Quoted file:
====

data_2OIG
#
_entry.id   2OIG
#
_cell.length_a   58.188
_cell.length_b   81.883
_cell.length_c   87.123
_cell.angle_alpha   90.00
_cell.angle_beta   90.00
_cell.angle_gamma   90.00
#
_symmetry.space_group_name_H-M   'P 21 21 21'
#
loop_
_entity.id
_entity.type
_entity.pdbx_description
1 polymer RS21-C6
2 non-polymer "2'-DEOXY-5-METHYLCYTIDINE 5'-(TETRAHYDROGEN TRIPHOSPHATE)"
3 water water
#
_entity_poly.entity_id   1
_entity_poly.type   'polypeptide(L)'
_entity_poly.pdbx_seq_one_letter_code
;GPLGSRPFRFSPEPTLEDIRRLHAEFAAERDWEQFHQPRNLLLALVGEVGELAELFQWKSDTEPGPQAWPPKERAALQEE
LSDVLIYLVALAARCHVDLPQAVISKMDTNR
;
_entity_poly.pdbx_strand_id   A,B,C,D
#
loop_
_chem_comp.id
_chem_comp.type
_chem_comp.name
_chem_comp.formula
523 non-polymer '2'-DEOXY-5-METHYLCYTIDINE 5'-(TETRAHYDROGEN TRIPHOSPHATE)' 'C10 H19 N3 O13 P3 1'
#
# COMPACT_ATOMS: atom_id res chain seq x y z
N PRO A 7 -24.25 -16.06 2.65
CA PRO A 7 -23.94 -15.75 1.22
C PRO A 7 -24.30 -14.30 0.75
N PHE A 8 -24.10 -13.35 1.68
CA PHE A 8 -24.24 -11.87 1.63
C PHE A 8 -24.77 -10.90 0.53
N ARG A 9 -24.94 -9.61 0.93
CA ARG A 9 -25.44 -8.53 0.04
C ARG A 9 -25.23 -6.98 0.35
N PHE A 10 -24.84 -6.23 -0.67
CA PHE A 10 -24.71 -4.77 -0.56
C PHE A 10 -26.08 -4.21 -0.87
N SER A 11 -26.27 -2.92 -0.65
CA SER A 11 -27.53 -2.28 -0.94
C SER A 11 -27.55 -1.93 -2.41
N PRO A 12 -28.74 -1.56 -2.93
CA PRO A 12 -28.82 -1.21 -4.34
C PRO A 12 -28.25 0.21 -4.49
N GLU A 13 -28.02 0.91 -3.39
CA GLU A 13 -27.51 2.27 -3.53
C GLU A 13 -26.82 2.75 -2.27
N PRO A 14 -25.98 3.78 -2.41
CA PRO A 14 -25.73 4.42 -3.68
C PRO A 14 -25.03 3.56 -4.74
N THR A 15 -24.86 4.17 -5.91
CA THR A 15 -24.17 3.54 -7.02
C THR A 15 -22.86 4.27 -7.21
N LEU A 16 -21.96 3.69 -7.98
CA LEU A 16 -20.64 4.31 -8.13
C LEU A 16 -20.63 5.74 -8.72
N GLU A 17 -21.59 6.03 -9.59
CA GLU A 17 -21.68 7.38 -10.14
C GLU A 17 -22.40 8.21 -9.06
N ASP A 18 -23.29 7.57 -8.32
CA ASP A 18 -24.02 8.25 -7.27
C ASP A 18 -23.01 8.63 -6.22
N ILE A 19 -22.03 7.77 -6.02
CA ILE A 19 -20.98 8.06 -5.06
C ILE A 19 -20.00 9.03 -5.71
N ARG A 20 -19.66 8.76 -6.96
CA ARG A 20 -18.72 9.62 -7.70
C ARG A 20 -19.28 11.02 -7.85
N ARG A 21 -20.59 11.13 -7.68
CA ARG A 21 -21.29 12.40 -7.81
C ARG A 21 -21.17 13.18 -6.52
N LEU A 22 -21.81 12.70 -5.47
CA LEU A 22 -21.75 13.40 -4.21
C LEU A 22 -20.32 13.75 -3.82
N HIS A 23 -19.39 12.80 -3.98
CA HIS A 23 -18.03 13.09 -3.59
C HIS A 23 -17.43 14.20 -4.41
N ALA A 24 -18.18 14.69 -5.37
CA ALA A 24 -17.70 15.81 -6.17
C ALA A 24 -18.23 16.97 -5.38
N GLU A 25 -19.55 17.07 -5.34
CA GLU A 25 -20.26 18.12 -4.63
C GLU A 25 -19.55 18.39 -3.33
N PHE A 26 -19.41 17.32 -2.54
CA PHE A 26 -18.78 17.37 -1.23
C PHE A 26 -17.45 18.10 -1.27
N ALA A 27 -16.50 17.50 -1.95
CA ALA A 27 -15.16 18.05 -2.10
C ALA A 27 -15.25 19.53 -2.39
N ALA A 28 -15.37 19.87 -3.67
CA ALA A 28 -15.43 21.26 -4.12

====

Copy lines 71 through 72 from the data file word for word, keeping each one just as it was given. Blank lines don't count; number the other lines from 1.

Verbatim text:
N ASP A 18 -23.29 7.57 -8.32
CA ASP A 18 -24.02 8.25 -7.27